Lastly, and probably most important, are the interpersonal skills to really effect change. When you are effectively challenging existing paradigms in a corporation, you need to have the right interpersonal skills so your approach doesn't seem threatening to incumbents. You need the ability to articulate a business case to those incumbents so you can convince them that this change is something that needs to happen.
iSource: How will e-procurement affect the buyer-supplier relationship?
Aldridge: There will always be a need to break down the supplier base and understand which companies are really strategic. There will be a more active management of the relationship with those [suppliers] that are strategically important to a corporation at the expense of those that aren't strategically important. Where goods are commoditized the relationship between the supply community and the user will diminish.
iSource: In the past year various brick-and-mortar companies have announced numerous purchasing consortia. What do you believe will be the impact of such consortia?
Aldridge: The consortia concept is not a new one, and it has a place within a procurement organization. Consortia can play some part in a procurement strategy, but it's only a part. It's not like you can do everything through a particular consortium.
The bigger challenge they are going to face is how the FTC is going to view some of them. The FTC is really going to start looking at them if they begin getting complaints from suppliers.
iSource: What trends in e-commerce do you believe will have the greatest impact on the supply chain?
Aldridge: The biggest impact is going to be data visibility, the fact that you are going to get meaningful, real-time management information. You really will understand where your dollars are going. That visibility just hasn't existed before.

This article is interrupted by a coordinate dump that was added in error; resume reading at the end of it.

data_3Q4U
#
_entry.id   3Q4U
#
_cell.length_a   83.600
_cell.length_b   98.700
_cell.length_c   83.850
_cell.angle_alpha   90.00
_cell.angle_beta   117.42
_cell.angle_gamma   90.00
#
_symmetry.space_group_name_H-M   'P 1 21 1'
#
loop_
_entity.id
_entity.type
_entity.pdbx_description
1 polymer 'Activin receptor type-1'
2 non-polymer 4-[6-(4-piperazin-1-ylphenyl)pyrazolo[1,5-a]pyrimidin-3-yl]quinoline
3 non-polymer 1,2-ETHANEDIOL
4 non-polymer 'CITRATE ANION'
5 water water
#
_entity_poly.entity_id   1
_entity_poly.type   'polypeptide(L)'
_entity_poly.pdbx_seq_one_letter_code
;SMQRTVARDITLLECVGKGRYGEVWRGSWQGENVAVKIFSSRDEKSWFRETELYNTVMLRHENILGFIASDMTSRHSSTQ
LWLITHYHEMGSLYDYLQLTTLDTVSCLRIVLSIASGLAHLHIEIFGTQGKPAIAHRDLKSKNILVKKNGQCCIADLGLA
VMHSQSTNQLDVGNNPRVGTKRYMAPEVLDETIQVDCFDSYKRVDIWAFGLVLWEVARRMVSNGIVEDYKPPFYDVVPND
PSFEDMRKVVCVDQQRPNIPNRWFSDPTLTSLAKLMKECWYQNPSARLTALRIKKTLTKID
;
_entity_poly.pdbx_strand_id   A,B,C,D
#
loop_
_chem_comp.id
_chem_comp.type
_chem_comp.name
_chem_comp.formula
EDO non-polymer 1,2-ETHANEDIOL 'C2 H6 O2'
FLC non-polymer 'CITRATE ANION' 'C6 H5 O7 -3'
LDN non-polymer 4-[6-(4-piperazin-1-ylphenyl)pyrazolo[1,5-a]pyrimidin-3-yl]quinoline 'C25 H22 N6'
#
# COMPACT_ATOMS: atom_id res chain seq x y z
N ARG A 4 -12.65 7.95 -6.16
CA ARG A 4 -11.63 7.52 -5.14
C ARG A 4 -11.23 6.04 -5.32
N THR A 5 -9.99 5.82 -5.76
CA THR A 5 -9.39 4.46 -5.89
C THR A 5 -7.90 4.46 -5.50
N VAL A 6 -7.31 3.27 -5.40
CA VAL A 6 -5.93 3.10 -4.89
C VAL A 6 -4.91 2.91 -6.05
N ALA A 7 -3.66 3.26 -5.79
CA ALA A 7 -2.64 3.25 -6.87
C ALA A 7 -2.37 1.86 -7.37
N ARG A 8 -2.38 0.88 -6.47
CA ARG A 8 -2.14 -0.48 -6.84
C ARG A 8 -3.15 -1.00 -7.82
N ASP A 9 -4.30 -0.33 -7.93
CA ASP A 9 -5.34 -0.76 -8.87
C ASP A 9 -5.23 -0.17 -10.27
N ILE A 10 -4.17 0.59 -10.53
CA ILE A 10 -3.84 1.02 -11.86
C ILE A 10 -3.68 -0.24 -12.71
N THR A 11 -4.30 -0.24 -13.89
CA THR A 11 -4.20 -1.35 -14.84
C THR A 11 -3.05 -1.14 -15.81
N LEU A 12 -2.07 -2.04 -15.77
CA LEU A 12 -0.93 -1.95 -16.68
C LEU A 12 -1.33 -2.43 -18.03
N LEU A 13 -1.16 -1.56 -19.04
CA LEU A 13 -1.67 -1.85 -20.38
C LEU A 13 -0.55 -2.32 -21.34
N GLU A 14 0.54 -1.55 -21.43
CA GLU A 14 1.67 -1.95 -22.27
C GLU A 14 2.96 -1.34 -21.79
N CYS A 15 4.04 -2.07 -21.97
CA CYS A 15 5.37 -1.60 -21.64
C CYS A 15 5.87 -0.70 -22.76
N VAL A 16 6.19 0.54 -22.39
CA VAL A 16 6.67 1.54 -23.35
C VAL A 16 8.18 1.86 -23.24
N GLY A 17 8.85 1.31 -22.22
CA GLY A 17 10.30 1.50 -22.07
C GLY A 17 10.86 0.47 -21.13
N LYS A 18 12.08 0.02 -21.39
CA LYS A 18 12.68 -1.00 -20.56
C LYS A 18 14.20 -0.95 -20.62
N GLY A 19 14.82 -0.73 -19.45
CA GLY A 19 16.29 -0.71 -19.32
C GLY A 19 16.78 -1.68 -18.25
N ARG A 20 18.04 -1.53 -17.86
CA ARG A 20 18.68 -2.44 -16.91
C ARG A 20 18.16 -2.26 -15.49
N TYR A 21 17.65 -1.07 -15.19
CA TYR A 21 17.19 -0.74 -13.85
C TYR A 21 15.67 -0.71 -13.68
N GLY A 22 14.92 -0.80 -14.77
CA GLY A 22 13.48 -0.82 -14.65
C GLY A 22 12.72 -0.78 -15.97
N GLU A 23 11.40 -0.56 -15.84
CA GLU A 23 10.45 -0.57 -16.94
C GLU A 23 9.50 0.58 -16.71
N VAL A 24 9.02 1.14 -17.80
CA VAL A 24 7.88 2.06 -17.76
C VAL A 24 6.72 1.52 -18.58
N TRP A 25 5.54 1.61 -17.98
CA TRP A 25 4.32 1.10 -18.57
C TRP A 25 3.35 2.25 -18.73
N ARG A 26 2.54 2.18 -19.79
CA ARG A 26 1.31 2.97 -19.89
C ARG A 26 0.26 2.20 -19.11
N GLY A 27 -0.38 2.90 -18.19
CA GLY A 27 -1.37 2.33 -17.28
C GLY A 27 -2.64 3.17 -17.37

iSource: Has e-procurement changed your own philosophy regarding supply chain management?
Aldridge: Yes it has. We are now redesigning how to execute transactions. We are also looking at how to can gather data in electronic form as opposed to trying to collect it manually. And all the time we are looking at ways to simplify and make the relationship with the supplier electronic, whether it is through e-RFIs, e-auctions or just EDI. There are all these aspects that today we are constantly looking at that five years ago weren't considering in anywhere near that depth.
iSource: Is e-commerce turning procurement into a core competency?
Aldridge: I don't think e-commerce has driven that. I think strategic sourcing has driven that. At the end of the day, e-commerce is just a tool for better procurement. It's going to give more bits of information. What organizations have started waking up to is an awareness that understanding the supply chain, understanding suppliers, understanding spend and doing analytics around that [will let] them use supply to drive their business.
The one thing I would say is that many CEOs see e-commerce as being a plug-and-play approach, [thinking] that they can get rid of the whole transactional piece just by plugging in an Ariba or a Commerce One. It's not quite that straightforward.
iSource: If you were just starting your purchasing and supply management career, considering the current environment and its varied opportunities, what would you pursue?
Aldridge: If I were just starting out I would really focus on strategic sourcing and supply chain management, because that's where the real money is going to hit the bottom line. I think that you need to have an awareness of e-business and how it's going to relate to those activities. But I would focus on how the discipline drives business value rather than on the technology. If you focus on how what you do adds business value, that is something that will always be in demand.
The ideas and opinions expressed in this article are those of Lawrence Aldridge, not Atlantic Richfield Company.